Another reason to love Australia? Doodlebug the orphaned kangaroo lives there.

They say good things come in threes.

(... or is it "good things come in small packages"?)

Take, for instance, these three things:


1. An adorable baby kangaroo exists. He lives in Australia, and he's an orphan.

2. His name is Doodlebug. Because of course it is. That's the best kangaroo name ever.

3. He was recently photographed hugging his favorite teddy bear. And to say that it's adorable is quite the understatement.

Here's proof these three things did indeed occur:

That almost too-cute-to-be-real image of Doodlebug hugging his furry inanimate friend was tweeted by Tim Beshara, a Tasmania-based media adviser, on Aug. 4, 2015. (And, yes, Tim tweeted "wallaby" but later clarified that Doodlebug is a kangaroo. The difference is tricky!)

The pic has taken the Internet by storm ever since, racking up 4,800 retweets.

Beshara's mom, Gillian Abbott — who spends her time caring for injured and orphaned creatures on her property in New South Wales, Australia — had sent him the image of the 15-month-old. Months ago, she spotted the little guy, weighing just about 3.5 pounds, on the side of the road.

"We don't know whether his mother had died either through a car accident or a dog attack," Beshara explained to CBS News. "Or whether he simply was abandoned."

But Doodblebug has found solace in his furry friend, which he cuddles and lays in the grass with, according to Beshara.

While spotting a kangaroo might seem exceedingly rare to those outside Australia, it's not quite as out of the ordinary to those living Down Under — according to the Australian Wildlife Society, the kangaroo population is estimated at a whopping 60 million across the island country — the highest it's ever been.

This particular "roo," as an Aussie might say, seems to have found a (somewhat permanent) home on Abbott's property for now.

"He is undergoing what is called a 'soft-release,' which means he is able to roam in the nearby forest but comes home for occasional extra feeding," Beshara told ABC News.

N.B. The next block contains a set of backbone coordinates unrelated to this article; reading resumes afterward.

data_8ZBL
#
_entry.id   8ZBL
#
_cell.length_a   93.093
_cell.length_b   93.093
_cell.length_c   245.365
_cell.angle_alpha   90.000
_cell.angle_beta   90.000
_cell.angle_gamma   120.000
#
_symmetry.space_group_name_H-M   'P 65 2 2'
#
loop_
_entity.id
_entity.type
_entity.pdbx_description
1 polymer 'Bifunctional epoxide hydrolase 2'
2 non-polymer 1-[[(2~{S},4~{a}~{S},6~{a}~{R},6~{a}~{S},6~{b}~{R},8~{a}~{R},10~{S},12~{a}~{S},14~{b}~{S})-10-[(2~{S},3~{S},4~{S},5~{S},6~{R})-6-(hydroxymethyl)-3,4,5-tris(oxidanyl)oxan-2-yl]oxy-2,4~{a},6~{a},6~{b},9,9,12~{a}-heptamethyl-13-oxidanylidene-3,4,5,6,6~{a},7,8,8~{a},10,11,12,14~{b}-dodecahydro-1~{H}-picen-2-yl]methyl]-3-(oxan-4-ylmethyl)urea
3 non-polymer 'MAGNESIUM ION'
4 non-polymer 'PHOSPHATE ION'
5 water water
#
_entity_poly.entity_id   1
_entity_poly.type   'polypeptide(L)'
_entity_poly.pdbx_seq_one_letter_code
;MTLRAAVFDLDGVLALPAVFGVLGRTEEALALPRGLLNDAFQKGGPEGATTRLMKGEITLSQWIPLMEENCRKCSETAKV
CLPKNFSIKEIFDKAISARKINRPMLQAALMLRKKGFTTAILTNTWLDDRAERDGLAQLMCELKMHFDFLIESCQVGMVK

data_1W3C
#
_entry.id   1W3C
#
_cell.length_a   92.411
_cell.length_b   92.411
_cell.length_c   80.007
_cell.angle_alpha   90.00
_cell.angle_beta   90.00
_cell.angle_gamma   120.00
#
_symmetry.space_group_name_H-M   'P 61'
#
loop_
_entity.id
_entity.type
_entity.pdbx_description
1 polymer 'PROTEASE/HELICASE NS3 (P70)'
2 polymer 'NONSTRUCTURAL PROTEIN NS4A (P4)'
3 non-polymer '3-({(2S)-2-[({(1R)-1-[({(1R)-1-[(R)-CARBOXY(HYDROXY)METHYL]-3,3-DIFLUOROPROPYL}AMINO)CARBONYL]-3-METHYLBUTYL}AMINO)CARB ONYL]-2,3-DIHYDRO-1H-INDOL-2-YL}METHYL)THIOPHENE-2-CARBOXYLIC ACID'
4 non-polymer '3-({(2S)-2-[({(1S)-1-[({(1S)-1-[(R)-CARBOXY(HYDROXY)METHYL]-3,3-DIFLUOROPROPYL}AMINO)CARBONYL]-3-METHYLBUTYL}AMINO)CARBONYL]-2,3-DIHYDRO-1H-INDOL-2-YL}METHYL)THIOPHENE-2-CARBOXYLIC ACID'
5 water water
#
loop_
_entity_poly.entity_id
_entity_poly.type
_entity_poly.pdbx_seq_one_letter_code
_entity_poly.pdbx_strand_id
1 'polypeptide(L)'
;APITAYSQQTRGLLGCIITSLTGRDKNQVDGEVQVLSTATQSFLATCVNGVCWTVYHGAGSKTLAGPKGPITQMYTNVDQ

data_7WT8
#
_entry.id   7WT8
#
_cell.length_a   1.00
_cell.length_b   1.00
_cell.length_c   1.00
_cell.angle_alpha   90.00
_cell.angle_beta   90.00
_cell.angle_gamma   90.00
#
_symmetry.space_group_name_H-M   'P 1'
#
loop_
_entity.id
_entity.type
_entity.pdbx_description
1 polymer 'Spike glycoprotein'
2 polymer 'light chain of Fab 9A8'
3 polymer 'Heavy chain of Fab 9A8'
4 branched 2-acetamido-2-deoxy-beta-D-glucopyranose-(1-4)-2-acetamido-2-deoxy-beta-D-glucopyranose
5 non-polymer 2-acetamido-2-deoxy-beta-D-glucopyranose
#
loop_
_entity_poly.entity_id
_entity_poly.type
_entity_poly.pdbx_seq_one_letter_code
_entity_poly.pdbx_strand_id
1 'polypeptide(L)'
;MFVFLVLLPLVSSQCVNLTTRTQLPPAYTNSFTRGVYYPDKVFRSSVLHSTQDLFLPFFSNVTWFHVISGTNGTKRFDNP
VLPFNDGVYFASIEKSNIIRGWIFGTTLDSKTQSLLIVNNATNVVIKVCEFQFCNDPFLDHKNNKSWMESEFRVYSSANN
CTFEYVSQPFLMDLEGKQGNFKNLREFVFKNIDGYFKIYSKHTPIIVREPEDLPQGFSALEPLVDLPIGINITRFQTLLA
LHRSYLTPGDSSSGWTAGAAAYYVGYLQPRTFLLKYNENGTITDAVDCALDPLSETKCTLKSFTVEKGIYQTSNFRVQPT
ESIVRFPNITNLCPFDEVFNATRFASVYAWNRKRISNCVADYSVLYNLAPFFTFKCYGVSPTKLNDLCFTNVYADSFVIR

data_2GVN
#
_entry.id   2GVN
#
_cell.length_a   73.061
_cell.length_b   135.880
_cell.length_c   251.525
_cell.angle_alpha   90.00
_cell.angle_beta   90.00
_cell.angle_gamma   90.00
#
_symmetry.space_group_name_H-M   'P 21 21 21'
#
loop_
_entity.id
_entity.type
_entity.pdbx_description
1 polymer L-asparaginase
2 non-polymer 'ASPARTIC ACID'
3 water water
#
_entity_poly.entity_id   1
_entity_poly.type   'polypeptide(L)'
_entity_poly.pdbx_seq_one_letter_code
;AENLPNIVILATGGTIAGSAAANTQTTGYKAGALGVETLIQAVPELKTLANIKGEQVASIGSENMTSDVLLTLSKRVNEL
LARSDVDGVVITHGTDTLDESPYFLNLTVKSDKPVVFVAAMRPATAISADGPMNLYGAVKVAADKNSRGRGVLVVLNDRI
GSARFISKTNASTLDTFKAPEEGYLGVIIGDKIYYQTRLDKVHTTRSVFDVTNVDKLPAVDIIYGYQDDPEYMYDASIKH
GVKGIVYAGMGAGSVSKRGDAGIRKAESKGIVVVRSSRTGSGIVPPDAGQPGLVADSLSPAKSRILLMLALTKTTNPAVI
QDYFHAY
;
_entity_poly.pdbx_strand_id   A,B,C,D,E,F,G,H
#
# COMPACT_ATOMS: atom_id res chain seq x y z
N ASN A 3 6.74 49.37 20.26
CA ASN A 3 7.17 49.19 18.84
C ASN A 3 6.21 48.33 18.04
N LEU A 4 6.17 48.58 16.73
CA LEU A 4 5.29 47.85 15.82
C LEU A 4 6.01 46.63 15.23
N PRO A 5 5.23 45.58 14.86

So, if you're ever in Australia and spot a kangaroo cuddling a teddy bear, know you're not hallucinating. It's just Doodlebug.

'Merry Christmas' on YouTube.

The world must have been—mostly—good this year. Because Elton John and Ed Sheeran have teamed up to gift us all with a brand new Christmas single.

The song, aptly named “Merry Christmas,” is a perfect blend of silly and sweet that’s cheery, bright and just a touch bizarre.

Created with the holiday spirit in every way, it has whimsical snowball fights, snow angels (basically all the snow things), festive sweaters, iconic throwbacks and twinkling lights galore. Plus all profits from the tune are dedicated to two charities: the Ed Sheeran Suffolk Music Foundation and the Elton John AIDS Foundation.

I personally don’t know which is more of a highlight: Ed Sheeran channeling his inner-Mariah, performing a faux sexy dance in a leg revealing Santa outfit, or him flying through the air with a giant Frosty the Snowman … who seems to be sporting glasses similar to Elton’s. Are we meant to believe that Elton is the Snowman? This music video even has mystery.
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Albert Einstein

One of the strangest things about being human is that people of lesser intelligence tend to overestimate how smart they are and people who are highly intelligent tend to underestimate how smart they are.

This is called the Dunning-Kruger effect and it’s proven every time you log onto Facebook and see someone from high school who thinks they know more about vaccines than a doctor.

The interesting thing is that even though people are poor judges of their own smarts, we’ve evolved to be pretty good at judging the intelligence of others.

“Such findings imply that, in order to be adaptive, first impressions of personality or social characteristics should be accurate,” a study published in the journal Intelligence says. “There is accumulating evidence that this is indeed the case—at least to some extent—for traits such as intelligence extraversion, conscientiousness, openness, and narcissism, and even for characteristics such as sexual orientation, political ideology, or antigay prejudice.”

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